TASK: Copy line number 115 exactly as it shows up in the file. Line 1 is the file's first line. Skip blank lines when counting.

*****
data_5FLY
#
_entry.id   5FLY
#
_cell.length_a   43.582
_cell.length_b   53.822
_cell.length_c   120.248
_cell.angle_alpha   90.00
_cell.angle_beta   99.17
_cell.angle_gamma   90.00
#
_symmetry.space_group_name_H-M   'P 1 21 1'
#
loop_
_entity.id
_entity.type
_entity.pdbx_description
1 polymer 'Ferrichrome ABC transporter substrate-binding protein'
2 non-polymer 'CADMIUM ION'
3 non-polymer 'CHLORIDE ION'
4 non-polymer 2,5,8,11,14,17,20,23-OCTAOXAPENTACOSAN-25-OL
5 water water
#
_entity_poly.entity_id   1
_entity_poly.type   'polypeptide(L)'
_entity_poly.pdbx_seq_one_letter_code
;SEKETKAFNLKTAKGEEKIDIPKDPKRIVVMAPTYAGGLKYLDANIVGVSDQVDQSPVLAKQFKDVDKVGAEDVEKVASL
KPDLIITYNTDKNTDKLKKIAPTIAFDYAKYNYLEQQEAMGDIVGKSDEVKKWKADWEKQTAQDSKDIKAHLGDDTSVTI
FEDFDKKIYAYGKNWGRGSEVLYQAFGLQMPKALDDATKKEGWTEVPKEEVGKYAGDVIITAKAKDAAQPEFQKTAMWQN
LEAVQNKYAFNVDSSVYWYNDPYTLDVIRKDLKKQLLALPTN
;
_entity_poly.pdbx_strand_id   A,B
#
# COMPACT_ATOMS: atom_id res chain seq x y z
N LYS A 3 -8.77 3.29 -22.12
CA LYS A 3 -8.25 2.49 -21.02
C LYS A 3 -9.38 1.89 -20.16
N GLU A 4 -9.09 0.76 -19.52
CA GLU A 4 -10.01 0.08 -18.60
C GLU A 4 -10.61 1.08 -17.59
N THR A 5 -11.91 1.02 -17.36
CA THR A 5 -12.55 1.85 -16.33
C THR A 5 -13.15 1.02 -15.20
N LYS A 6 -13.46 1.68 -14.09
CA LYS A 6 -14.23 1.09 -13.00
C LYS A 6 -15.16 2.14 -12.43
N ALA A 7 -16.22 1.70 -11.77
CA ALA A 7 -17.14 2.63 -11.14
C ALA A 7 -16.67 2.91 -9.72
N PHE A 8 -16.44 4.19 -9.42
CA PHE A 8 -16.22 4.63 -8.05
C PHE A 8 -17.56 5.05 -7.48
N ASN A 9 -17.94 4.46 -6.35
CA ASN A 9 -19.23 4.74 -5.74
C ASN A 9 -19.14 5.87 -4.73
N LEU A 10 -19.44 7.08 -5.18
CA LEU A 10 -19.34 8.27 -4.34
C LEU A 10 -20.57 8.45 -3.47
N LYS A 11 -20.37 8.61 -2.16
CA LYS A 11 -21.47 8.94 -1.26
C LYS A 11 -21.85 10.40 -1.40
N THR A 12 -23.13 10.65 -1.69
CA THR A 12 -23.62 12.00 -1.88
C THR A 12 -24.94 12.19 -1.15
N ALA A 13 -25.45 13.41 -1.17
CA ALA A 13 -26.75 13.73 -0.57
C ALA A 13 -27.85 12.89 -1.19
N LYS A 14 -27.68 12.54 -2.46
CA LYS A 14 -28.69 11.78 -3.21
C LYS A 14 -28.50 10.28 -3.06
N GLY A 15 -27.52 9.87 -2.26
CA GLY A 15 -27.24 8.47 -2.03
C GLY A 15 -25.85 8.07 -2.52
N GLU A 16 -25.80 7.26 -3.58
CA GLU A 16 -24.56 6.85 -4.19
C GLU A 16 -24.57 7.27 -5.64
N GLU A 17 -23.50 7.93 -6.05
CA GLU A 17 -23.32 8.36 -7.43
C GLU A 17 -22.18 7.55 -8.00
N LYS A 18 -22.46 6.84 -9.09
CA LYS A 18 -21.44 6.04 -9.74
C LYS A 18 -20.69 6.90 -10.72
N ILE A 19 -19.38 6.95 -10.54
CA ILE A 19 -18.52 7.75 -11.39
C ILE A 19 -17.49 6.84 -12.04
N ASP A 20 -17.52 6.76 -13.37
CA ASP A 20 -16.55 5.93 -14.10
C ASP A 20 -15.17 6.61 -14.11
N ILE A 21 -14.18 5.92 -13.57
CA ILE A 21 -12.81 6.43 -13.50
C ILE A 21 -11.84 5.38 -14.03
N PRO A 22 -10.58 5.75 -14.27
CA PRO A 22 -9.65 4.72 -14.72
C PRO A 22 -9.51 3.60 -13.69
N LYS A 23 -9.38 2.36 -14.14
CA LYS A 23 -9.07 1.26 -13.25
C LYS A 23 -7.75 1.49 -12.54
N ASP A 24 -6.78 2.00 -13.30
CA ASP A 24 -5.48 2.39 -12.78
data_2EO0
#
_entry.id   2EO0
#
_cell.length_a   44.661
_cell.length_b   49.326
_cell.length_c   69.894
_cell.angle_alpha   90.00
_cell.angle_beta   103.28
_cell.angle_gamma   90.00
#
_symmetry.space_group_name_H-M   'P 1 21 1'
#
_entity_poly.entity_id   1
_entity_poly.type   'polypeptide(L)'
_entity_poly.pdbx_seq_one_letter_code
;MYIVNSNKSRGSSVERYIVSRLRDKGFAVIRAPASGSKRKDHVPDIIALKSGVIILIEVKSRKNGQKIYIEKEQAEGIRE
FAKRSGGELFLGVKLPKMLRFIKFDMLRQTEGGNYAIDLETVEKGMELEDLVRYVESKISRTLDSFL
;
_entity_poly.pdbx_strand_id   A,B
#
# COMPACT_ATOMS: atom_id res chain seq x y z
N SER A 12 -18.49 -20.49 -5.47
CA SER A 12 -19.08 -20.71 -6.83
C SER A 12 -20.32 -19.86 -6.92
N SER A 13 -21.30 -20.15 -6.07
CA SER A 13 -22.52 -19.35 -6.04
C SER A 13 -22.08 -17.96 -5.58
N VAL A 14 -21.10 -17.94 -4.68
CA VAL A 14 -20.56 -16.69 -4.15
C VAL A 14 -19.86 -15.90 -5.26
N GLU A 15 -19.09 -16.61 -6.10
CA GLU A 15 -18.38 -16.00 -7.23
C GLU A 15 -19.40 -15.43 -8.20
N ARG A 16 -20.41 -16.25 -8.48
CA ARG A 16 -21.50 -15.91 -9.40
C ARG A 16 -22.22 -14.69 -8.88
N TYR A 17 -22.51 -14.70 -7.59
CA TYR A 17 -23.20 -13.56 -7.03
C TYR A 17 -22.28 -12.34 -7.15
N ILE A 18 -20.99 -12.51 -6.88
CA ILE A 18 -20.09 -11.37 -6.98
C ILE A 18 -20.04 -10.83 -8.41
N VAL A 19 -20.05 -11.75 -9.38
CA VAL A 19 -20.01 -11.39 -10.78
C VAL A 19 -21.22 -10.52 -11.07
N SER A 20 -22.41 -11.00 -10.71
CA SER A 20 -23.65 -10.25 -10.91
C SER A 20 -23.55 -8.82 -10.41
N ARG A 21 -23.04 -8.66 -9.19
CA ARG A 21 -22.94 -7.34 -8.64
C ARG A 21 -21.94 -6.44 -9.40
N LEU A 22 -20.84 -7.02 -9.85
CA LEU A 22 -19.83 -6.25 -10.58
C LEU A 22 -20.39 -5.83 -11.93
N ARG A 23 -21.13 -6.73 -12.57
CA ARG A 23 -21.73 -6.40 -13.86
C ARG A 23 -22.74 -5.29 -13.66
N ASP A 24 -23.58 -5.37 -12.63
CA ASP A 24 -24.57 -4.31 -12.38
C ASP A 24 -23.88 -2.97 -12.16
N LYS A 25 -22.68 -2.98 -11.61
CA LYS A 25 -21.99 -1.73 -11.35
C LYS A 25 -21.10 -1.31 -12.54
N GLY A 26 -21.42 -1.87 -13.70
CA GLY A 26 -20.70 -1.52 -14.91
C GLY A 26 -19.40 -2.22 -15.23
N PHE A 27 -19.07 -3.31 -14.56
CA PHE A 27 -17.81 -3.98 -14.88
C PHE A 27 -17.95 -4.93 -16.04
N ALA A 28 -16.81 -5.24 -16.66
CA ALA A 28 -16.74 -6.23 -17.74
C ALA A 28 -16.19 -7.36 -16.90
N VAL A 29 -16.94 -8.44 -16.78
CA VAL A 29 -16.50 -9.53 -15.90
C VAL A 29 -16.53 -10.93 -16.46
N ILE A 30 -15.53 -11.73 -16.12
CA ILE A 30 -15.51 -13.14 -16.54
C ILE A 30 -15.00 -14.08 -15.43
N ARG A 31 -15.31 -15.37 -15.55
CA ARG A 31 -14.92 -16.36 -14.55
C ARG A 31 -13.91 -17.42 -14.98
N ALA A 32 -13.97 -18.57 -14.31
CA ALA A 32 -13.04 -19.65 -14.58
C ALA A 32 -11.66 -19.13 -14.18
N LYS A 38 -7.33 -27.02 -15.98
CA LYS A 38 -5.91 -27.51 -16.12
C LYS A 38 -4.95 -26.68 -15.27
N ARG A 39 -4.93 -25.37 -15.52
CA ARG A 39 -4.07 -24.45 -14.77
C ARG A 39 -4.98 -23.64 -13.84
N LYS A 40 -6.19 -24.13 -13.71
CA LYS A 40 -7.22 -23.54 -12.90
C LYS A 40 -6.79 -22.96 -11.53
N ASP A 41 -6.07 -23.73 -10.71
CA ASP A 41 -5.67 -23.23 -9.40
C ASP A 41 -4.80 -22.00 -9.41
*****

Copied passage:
_entity_poly.pdbx_seq_one_letter_code